Greene King hit by drink-driving rules in Scotland

Scotland lowered the legal drink-drive limit from 80mg to 50mg of alcohol in every 100ml of blood
Pub and restaurant group Greene King yesterday blamed recently tightened drink-driving laws in Scotland for flat sales.

The company, whose brands include Old Speckled Hen and Abbot Ale, plus the Hungry Horse and Loch Fyne chains, reported just a 0.4 per cent increase in sales for the 51 weeks to 26 April, but said sales were up 0.8 per cent, stripping out the effect of the rule change. Scotland lowered the legal drink-drive limit on 5 December from 80mg to 50mg of alcohol in every 100ml of blood, making it lower than anywhere else in the UK.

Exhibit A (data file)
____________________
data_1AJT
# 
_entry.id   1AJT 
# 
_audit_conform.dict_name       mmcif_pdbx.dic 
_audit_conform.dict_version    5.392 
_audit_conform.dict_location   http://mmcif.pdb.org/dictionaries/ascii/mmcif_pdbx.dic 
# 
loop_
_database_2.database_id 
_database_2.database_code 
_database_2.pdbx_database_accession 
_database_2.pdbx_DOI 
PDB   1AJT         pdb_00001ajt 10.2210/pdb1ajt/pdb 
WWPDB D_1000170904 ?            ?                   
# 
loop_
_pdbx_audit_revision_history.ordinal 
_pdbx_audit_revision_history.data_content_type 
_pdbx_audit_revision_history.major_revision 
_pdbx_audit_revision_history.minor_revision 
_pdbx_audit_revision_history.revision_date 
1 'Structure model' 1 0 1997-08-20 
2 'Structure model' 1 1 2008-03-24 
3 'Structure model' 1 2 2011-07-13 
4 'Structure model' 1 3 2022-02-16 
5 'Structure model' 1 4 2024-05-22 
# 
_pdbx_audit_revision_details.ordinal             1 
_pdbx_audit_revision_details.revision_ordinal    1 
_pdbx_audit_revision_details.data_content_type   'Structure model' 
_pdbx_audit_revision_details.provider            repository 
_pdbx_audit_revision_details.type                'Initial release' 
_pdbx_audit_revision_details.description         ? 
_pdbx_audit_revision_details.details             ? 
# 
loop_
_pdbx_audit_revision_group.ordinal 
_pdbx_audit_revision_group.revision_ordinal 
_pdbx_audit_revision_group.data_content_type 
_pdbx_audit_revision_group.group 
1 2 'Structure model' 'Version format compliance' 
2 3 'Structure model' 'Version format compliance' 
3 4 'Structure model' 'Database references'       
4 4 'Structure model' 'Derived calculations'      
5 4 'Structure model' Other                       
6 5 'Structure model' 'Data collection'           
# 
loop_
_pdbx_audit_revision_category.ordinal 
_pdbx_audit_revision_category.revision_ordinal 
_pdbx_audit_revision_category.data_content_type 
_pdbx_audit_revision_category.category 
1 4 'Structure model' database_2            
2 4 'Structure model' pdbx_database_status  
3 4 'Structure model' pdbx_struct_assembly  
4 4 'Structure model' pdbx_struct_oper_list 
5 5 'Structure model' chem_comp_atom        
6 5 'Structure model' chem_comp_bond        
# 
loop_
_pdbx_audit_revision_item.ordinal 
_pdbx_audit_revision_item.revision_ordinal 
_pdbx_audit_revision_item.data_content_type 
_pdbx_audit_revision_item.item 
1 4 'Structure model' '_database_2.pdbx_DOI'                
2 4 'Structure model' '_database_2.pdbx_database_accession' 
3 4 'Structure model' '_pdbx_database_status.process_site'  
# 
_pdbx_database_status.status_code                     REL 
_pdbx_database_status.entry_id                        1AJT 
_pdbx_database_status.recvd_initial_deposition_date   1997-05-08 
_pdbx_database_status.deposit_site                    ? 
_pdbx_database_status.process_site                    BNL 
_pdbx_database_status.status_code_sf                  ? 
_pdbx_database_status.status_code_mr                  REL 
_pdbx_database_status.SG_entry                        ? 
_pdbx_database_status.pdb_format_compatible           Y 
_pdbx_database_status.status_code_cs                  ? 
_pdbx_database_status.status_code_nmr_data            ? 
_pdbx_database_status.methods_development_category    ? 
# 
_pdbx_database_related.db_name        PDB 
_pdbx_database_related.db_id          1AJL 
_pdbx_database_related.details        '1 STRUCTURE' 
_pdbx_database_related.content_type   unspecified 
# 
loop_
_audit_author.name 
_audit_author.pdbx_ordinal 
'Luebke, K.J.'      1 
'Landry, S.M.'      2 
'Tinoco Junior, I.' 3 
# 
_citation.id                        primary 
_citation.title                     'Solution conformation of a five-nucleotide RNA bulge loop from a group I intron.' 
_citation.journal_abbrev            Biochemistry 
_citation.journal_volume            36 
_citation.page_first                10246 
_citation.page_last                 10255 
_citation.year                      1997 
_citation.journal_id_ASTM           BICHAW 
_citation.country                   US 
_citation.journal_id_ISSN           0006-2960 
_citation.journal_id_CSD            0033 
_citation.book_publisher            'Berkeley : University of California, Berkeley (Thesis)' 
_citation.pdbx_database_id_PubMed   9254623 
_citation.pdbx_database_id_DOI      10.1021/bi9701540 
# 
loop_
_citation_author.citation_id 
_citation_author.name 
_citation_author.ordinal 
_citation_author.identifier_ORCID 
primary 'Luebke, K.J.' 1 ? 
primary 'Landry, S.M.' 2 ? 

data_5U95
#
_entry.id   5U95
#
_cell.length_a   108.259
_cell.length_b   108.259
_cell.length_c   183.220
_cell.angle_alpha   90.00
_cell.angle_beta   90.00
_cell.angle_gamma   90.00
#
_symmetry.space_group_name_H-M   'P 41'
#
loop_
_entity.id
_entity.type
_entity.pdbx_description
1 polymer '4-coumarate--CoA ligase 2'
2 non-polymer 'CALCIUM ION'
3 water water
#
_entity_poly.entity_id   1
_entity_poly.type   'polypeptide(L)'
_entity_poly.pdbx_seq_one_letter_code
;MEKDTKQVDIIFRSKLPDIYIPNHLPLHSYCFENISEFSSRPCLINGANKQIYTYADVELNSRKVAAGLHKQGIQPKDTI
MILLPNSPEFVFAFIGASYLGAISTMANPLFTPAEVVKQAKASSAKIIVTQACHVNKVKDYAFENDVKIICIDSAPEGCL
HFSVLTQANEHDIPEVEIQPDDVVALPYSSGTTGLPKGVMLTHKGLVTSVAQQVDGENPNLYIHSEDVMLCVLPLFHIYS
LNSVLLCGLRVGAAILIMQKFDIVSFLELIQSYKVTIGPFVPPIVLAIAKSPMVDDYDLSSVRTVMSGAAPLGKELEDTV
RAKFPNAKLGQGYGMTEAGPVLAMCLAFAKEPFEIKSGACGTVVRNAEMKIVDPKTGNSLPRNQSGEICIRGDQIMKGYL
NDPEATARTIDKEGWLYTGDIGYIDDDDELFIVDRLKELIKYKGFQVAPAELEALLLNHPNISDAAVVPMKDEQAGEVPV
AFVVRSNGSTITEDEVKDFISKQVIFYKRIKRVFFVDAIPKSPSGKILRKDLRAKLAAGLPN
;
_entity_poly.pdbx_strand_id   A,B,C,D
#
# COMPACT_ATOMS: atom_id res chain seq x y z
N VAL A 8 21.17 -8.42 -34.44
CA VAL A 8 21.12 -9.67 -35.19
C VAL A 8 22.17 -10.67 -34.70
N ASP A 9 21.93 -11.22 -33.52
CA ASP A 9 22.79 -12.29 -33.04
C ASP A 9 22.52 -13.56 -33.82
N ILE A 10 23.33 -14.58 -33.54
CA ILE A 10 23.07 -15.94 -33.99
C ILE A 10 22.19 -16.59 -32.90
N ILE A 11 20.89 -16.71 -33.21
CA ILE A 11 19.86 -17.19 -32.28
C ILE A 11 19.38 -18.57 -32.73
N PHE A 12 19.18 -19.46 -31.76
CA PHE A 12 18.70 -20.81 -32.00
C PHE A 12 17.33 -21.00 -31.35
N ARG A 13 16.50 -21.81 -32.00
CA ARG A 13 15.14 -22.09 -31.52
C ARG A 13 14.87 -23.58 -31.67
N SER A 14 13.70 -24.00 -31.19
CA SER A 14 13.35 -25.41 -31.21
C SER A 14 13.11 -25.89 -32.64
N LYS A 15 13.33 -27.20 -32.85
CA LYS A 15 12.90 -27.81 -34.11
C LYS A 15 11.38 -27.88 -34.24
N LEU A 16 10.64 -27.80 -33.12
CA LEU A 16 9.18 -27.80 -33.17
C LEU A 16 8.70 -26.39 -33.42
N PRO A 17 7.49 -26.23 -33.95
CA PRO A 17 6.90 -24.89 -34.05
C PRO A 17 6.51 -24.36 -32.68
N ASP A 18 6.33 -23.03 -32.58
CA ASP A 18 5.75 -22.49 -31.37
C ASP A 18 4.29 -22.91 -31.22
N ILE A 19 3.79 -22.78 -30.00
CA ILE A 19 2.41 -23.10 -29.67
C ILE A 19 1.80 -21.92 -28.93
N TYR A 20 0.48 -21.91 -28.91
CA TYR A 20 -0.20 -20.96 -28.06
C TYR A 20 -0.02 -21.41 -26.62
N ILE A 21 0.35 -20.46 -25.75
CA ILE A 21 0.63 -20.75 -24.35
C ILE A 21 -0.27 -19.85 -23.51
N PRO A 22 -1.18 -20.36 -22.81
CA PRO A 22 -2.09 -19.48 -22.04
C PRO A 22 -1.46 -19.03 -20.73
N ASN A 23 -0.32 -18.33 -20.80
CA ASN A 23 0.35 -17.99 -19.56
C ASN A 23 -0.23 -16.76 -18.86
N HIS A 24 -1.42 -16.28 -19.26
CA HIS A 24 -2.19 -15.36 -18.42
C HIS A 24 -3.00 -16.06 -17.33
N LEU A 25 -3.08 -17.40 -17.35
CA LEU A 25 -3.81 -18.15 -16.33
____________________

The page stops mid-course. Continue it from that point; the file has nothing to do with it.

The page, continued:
It said that one of its strongest brands was Metropolitan – its premium pubs in the capital – which strongly outperformed the London market.

Chief executive officer Rooney Anand said: “We once again traded well over key events, such as Valentine’s Day and Easter, as customers celebrated and enjoyed these occasions in our pubs. The second half of this financial year, however, has been tougher than the first half, with more difficult comparatives to last year and the additional impact of new drink-driving legislation in Scotland.”

“Looking ahead, we are moving closer to the acquisition of Spirit and, in particular, to next week’s decision by the Competition and Markets Authority. The acquisition of Spirit will create the UK’s leading managed pub operator, accelerate our retail expansion strategy and deliver significant synergy opportunities and scale benefits for both sets of shareholders.”

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